‘It’s nonsense’: Michael Gove criticised after blaming EU for government missing tree-planting target

‘Michael Gove is barking up the wrong tree and knows it,’ says Greenpeace

Phoebe Weston
Science Correspondent
Saturday 16 November 2019 13:47
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Michael Gove blames the EU for government missing tree-planting target

Michael Gove has been criticised for talking “nonsense” after blaming the EU for the British government missing its target on planting trees.

The former environment secretary’s comments came during an interview on Radio 4’s Today programme in which he insisted the Conservatives were dedicated to meeting the challenge of the climate emergency.

Pushed on the fact that the government was set to fail to deliver on the 2015 Tory manifesto promise to plant another 11 million trees by 2020, Mr Gove said: “And that’s why we need to leave the European Union.”

He added: “Inside the European Union we’re trapped in the Common Agricultural Policy. It’s one of the big benefits of leaving the European Union, and it will allow us to meet these tree-planting targets which will ensure that we deal with the climate crisis that we face.”

Environmental groups warn expanding forest cover is vital if Britain is to meet climate targets and protect wildlife and have urged the government to implement legally binding targets in the new Environment Bill.

The government has planted just a third of the trees it promised in 2015 and campaigners say ministers failed to implement policy to increase that rate.

The Conservatives claim farmers would be given more support for tree-planting if the UK was no longer beholden to the EU’s Common Agricultural Policy (CAP.)

But Guy Shrubsole, a trees campaigner at Friends of the Earth, said: “Blaming the EU for successive UK government’s failure to plant more trees is nonsense – given that the UK has 13 per cent woodland cover, when the EU average is 37 per cent.”

Dr Doug Parr, chief scientist for Greenpeace UK, added: “Michael Gove is barking up the wrong tree and knows it.

“EU farming policies can be blamed for many things but not for the government’s failure to plant more trees. The UK has less forest cover than most countries under the CAP.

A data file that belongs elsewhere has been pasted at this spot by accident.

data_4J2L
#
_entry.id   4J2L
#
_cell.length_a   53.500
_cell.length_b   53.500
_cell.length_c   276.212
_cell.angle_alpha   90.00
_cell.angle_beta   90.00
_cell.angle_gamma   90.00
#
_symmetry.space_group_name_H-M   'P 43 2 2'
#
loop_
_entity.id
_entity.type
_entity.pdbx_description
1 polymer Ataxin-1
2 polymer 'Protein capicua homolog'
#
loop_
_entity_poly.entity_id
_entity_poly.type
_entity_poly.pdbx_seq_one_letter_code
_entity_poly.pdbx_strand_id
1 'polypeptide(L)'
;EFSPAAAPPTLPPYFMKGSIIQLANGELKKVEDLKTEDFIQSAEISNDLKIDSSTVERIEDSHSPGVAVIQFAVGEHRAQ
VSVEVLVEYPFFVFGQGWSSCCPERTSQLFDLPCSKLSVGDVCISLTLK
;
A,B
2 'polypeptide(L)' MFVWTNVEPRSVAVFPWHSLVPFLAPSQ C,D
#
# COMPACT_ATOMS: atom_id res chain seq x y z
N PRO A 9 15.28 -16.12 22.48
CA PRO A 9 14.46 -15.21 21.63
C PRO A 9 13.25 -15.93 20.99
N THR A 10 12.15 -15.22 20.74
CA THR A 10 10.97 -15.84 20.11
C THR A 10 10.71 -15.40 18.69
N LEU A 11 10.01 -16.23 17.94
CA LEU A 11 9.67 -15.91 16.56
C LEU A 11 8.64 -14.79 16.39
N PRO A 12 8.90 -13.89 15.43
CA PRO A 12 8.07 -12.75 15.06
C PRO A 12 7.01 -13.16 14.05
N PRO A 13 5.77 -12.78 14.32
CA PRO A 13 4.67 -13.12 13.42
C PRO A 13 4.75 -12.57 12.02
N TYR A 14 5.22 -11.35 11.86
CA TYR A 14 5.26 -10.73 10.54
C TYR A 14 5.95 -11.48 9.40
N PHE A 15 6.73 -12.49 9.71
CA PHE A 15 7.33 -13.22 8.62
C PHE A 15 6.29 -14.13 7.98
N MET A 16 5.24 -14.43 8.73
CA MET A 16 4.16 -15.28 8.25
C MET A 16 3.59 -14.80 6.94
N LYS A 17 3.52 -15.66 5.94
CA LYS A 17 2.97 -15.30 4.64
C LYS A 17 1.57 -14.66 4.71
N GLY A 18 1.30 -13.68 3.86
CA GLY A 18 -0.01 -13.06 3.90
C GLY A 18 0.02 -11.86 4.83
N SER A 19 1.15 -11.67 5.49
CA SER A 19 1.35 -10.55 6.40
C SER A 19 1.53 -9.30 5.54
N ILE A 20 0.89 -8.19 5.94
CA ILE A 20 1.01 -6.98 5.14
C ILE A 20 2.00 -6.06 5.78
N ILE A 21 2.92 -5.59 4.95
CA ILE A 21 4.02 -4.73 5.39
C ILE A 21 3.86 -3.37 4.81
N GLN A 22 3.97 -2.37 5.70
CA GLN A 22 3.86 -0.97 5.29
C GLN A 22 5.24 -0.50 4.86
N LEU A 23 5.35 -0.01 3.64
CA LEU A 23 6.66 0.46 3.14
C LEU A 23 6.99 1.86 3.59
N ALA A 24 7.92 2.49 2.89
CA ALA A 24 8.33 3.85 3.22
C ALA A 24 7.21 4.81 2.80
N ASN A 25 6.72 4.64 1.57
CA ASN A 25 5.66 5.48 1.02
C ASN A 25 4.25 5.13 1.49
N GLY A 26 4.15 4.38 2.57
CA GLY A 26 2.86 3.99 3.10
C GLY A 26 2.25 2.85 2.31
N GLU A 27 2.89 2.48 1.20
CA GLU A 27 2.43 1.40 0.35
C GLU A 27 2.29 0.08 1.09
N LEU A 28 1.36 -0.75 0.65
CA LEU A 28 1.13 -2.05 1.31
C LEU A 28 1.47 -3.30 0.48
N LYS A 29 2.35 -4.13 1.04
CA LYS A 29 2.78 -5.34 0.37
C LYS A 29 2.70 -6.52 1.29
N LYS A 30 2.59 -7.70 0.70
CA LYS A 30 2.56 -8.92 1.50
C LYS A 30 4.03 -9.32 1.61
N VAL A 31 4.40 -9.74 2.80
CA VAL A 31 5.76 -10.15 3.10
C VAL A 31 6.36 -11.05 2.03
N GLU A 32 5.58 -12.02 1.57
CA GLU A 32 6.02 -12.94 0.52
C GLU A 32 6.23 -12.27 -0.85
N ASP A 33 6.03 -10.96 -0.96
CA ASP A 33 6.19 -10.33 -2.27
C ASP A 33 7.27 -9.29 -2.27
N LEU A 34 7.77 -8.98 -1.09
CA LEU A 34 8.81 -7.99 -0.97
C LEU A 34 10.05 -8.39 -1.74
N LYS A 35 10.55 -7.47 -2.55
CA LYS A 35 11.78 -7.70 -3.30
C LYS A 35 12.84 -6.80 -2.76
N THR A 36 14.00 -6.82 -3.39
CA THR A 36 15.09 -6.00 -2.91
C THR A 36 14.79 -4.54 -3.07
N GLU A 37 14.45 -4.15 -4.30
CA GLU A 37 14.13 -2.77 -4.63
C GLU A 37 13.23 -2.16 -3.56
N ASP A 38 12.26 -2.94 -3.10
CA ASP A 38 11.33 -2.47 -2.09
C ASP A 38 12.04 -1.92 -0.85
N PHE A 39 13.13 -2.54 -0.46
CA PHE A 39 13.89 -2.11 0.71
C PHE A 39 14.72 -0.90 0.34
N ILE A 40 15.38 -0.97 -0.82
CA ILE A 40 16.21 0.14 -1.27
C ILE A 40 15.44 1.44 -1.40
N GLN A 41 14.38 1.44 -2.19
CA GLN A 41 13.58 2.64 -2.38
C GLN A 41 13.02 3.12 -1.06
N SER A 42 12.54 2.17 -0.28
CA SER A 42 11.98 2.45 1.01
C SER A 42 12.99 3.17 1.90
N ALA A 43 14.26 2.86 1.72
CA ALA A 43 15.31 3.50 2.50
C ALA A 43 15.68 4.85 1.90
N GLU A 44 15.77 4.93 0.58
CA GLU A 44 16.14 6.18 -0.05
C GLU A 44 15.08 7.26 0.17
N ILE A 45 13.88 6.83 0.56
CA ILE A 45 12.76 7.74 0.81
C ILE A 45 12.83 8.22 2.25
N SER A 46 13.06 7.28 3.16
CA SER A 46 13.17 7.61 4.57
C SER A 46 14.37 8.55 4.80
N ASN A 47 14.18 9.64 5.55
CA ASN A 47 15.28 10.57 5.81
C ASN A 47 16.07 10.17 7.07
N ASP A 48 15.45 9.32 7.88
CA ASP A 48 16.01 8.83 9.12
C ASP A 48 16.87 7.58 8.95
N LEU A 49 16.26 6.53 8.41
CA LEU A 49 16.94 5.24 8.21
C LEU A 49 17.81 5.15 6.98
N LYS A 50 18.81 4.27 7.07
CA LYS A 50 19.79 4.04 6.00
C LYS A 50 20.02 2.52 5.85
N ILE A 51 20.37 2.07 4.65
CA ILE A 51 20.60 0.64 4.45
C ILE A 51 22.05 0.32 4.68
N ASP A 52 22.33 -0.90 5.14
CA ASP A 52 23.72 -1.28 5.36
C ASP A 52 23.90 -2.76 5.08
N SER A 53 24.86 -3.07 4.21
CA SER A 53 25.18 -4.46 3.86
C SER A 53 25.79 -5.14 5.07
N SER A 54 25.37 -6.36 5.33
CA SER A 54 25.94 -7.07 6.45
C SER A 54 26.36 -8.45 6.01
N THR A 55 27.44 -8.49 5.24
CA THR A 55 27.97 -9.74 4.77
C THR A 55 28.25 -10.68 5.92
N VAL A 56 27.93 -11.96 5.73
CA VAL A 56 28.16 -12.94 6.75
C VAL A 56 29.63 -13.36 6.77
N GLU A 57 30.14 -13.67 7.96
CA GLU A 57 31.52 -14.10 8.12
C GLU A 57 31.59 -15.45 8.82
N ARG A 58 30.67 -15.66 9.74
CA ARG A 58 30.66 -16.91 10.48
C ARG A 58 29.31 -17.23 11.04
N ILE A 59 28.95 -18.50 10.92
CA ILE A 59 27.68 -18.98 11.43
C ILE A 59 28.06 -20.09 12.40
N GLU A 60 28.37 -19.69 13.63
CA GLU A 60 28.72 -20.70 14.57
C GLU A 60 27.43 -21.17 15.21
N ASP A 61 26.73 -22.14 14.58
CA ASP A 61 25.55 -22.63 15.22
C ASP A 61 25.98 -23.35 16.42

“Successive Conservative governments have already ensured we will miss one tree-planting target in 2020, and we’re on track to miss the one in 2022. Now they’ve set themselves a new target for 2025 and people will be wondering whether this is raising the ambition or just moving the goalposts yet again.”

Liberal Democrat MP Tom Brake also criticised Mr Gove, telling Sky News: “I’m not aware that there’s anything that the EU could do if they wanted to to stop us planting trees.”

Parties across the political spectrum have been boasting about the tree-planting efforts they would undertake if they won the general election. The Conservatives said they will triple planting rates while the Liberal Democrats promised they will plant twice as many trees as the Tories.

Boris Johnson has announced a £640m Nature for Climate fund which would increase tree-planting in England, with the government aiming to work with the devolved administrations to boost tree-planting rates to 30,000 hectares every year. The Conservatives said this could mean 30 million more trees.

The Lib Dems said they would plant 60 million trees every year if elected, describing their proposals as “the largest tree-planting programme in UK history”, while pointing out that the Tories have “woefully failed to meet their own targets for planting trees in the past year”.

Labour also said the Conservatives had failed to meet previous tree-planting targets and said Mr Johnson was attempting to “greenwash his atrocious environmental record”.

Under the Tory plans, new forests would spring up and existing woodland such as the Northern Forest and Northumberland Forest would be expanded, while more trees would also be planted in towns and cities.

The fund would also be used to restore degraded peatland across the country, the party said.

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Mr Johnson said: “There is nothing more conservative than protecting our environment and these measures sit alongside our world-leading commitment to net-zero greenhouse gas emissions by 2050.

“But, just as with our planned investment in schools and hospitals, we can only do any of this if we end the gridlock and deadlock in parliament with a Conservative-majority government.”

Lib Dem leader Jo Swinson said: “It’s clear that the Conservative Party doesn’t take climate change seriously.

“Only the Liberal Democrats have a radical plan to make a real impact in the fight against climate change and build a brighter future for our planet.”

Sue Hayman, shadow environment secretary, said: “When Labour comes forward with its own ambitious proposals as part of our Plan For Nature, they will be informed by what the science says is necessary and possible – not by what Boris Johnson thinks he needs to do to greenwash his atrocious environmental record.”

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